Beneath the counter were some very useful amenities such as Coola organic (there’s that word again!) facial sunblock, a sewing kit and poison oak remover. The nature trails around the inn are safe from poison oak, but there’s always the odd guest who insists on going trampling through the undergrowth.
The wardrobe in the bathroom had extra pillows, bathrobes, an emergency lamp as well as two hiking sticks.
Inside the wardrobe we also found a pair of binoculars and a bird-watching guide. This was really useful, given the abundant wildlife in the surrounding forest (plus the occasional whale spotting opportunity from the restaurant).
No fancy high-tech Japanese toilet, sadly, just a humble, salt-of-the-earth crapper.
The shower featured a textured, pebble stone floor and a nook with body wash, shampoo, conditioner and bar soap. As I mentioned, the rooms were designed before rain showers became the must-have item, so you only have a wall-mounted shower head here.
Overall thoughts on the room
We loved the rustic charm of the room, plus the fact that we were never more than a few steps away from spectacular ocean views or the hot tubs (more on that in the next post). Some reviews have complained that the rooms at the Post Ranch Inn are dated, but I think they’re missing the point. This is not the place to come to for modern design and functionality. It’s a place that’s meant to evoke memories of a time when things moved more slowly, and the design is meant to blend into its natural surroundings, not stand out.
Some of the best memories were enjoying a bottle of wine by the roaring fireplace, after stealing out of the room to enjoy a brief midnight soak in the heated hot tub watching a moonlit ocean. It’s a surreal kind of experience that you won’t find anywhere else in the world.
Thoughts on Post Ranch service
Post Ranch Inn is blessed with an awe-inspiring location and charming rooms. Those are probably worth the price of admission alone. However, what disappointed me a bit was that the service experience didn’t match the high-end positioning of the hotel.
Guest recognition & staff interactions
Post Ranch Inn is not a high capacity resort. There are 40 rooms, and since kids aren’t allowed you’ll have no more than 80 people in the property at one time. It doesn’t seem unreasonable to expect the staff to make an effort to memorize the names and faces of the guests, because I’ve seen this done at properties in Bali and Koh Samui with way higher capacity. That never happened here- it was always the generic “sir” and “ma’am”. It may sound like a small thing, but not knowing your guest’s names or what they look like can also lead to bigger service issues.
For example, on one occasion we were exploring the spa and library area when a staff member driving by on a golf cart shouted “excuse me” at us a few times before he got our attention. He then asked if we were staying at the property. This probably happened because Sierra Mar, the hotel’s restaurant, is open to the public for reservations and it’s possible that some non-staying guests get wanderlust after lunch. I get that the hotel is trying to protect the privacy of its residents, but this isn’t the kind of service interaction you’d expect at a US$1K+ per night resort.
On another, we drove out to visit one of the nearby parks in the afternoon for a few hours. When we returned, the security guard at the entrance had no recollection of us or our vehicle. This led to a very awkward situation where I slowed down at the gantry and waited to be waved through, only for the guard to say “yes, can I help you?” It’s small incidents like that which make you feel like to the staff, you’re just another face passing through.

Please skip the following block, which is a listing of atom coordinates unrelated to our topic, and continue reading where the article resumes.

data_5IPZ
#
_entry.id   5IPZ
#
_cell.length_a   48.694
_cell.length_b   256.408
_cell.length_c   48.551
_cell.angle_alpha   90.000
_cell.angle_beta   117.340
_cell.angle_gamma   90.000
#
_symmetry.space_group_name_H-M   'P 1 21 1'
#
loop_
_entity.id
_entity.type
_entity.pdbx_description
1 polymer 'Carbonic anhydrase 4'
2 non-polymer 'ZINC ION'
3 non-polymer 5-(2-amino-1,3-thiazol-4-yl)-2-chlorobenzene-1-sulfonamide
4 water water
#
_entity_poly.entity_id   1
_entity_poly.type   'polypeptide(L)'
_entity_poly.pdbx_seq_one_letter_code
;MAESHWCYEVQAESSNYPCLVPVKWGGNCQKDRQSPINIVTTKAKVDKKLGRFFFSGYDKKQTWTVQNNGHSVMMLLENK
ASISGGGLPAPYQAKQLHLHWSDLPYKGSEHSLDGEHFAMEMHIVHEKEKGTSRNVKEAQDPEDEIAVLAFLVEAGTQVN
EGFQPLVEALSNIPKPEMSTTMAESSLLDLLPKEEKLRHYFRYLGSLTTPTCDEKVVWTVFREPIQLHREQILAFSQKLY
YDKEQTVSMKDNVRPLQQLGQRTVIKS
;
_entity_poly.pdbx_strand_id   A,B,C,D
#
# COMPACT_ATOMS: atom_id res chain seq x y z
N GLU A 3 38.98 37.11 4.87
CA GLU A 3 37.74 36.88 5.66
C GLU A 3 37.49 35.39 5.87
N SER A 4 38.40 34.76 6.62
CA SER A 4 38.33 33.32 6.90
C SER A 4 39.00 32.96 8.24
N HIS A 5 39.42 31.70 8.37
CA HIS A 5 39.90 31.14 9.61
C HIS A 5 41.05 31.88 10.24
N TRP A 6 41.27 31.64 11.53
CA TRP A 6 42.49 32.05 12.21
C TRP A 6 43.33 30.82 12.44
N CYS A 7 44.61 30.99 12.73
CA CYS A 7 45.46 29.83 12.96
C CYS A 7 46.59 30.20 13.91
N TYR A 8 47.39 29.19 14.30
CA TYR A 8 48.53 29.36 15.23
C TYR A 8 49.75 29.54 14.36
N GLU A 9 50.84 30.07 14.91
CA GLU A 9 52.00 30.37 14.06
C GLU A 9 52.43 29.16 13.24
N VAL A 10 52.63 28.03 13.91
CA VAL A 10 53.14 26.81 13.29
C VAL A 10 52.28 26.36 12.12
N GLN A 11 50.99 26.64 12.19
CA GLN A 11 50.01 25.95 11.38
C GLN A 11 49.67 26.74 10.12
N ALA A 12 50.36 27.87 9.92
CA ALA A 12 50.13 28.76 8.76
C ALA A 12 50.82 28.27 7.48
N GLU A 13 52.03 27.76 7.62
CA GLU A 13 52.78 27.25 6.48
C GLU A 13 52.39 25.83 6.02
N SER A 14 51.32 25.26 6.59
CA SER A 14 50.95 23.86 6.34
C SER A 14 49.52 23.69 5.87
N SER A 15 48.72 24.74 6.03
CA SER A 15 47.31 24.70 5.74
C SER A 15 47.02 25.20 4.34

If you ask me what separates a good hotel from a great one, it’s attention to small details. I was waiting to see if the staff remembered small things, like coffee orders at breakfast or proactively providing extra firewood on the second day since we ran out on the first. No such luck. Now I’m perfectly happy to repeat my coffee order and call for more firewood. It’s just that you’d think a resort at this price point would be all over small things like that.
Staff interactions also varied significantly. On the day we checked-in, the receptionist was amazing and gave us a fantastic welcome. That evening when I called down to request for ice, I was answered by another receptionist with a curt and monosyllabic voice. When we visited the mercantile, the lady there was so excited to share with us her favourite things about the Big Sur area and what we absolutely had to do. When we visited the art gallery, the staff member seemed distant and aloof. To be fair, the majority of the interactions were overwhelmingly positive. But in a place like this, “majority” isn’t good enough.
The other issue that bothered me was housekeeping.
Rooms get refreshed twice a day, one time for the regular heavy-duty cleaning, and another turn down service before bedtime. At some of the more service-oriented resorts I’ve been to, housekeeping watches to see when guests depart their rooms for breakfast so they can nip in to tidy up during that window. That way, housekeeping accommodates the schedules of the guests, not the other way round. That didn’t happen here- we’d leave for breakfast and come back to a completely untouched room, while the clearly occupied room across from us was getting serviced instead. That made very little sense to me.
One particular incident that stuck with me happened during the evening turn down service. Housekeeping knocked and asked if we’d like turn down service. We said yes, and the entire three-strong team trooped into the room without removing their shoes and started working. I get that taking off your shoes in a room is more of an Asian practice than a Western one, but given the rainy conditions we were experiencing I thought it’d be common sense to make sure the floor didn’t get wet. At least you’d think housekeeping would take their cue from the guests in the room- if they saw shoes on, they should keep their shoes on. If they see shoes off, then they should mirror it. This wasn’t just the housekeeping staff- I observed the same thing with room service and when staff arrived to attend to miscellaneous request.
During the turn down service, it was also a bit disconcerting to see the staff strip the day pillows from the bed and chuck them into a storage compartment beneath it. This meant the same pillows that rest on the bed in the day have been lying on the floor all night.
Did either of these issues wreck the stay? Hardly. The point I’m trying to make is that when you compete at this end of the market, service interactions need to be flawless, and sadly that’s not what happened.
In my next couple of posts I’ll take about the facilities, activities and dining available at the Post Ranch Inn.